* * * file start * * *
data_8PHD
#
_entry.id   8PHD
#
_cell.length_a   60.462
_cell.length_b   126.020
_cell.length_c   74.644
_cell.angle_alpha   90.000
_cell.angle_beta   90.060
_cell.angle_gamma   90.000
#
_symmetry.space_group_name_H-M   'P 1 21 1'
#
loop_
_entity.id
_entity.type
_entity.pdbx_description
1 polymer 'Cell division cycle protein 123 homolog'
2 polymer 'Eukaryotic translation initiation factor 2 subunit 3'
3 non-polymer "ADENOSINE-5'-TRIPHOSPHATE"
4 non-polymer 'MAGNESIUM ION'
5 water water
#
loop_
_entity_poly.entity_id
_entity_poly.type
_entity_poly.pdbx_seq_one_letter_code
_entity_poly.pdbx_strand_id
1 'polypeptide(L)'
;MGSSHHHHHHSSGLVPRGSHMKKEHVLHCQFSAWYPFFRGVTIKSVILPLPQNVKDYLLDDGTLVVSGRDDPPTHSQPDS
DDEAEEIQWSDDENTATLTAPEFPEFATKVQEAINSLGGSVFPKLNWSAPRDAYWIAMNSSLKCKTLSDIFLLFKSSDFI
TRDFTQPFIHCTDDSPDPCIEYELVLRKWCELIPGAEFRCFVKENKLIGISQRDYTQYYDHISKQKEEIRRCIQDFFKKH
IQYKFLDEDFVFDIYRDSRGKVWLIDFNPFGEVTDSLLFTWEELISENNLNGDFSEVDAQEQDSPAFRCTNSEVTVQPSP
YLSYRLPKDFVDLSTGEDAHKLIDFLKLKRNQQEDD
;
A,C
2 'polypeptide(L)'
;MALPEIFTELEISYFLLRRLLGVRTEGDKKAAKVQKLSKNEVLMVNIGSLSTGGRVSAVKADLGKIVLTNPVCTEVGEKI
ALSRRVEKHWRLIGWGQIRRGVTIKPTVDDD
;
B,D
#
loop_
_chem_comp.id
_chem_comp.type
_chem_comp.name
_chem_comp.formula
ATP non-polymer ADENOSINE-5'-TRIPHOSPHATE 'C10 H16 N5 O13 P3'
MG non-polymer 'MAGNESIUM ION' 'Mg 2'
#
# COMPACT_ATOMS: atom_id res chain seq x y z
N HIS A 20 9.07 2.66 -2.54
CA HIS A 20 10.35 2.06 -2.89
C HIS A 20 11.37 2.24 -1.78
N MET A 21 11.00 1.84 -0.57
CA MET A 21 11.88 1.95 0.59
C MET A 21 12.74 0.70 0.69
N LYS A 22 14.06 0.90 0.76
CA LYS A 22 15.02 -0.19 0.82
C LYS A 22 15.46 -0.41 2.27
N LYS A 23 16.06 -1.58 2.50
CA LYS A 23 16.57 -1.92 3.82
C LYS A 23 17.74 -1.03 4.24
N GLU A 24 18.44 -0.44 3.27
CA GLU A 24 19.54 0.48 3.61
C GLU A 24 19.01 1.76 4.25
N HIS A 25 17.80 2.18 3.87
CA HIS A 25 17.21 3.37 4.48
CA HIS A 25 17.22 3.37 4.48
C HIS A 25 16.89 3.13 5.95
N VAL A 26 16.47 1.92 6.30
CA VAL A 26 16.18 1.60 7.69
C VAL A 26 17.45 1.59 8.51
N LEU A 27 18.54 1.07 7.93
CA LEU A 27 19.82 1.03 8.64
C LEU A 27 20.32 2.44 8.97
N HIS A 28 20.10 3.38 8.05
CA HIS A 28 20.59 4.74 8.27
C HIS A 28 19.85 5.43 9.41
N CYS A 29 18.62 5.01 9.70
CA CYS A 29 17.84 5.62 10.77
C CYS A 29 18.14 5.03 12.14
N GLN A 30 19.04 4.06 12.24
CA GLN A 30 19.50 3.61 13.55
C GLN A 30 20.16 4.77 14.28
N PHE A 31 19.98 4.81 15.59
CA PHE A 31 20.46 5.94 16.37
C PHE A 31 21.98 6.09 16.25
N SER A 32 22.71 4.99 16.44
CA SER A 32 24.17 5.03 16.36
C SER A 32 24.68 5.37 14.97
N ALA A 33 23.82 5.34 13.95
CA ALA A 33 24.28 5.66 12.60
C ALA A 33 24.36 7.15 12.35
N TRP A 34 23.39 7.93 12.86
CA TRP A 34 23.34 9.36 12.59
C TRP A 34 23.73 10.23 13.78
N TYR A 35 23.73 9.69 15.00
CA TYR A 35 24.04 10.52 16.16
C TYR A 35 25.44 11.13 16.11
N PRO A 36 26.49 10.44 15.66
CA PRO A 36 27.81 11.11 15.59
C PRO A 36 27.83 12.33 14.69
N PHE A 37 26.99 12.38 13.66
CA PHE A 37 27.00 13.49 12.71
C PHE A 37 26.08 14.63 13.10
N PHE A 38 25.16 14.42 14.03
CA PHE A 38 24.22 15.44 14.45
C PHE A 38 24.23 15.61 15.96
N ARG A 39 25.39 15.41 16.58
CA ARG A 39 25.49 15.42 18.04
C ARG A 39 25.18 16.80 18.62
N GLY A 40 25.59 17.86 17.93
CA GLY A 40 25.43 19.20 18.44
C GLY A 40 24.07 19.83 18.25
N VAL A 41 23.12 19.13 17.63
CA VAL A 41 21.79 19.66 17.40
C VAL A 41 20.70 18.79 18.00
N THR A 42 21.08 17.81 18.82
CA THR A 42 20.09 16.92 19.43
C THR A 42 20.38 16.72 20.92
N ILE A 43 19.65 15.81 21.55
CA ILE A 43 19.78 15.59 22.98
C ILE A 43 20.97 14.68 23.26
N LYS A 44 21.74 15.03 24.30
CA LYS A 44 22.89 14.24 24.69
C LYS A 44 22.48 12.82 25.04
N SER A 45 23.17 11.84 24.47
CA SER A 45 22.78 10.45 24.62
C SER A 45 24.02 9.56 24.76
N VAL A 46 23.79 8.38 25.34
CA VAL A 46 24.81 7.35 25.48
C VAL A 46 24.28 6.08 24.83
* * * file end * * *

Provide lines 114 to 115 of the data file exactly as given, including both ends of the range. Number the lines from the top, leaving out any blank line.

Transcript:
CA GLY A 40 25.43 19.20 18.44
C GLY A 40 24.07 19.83 18.25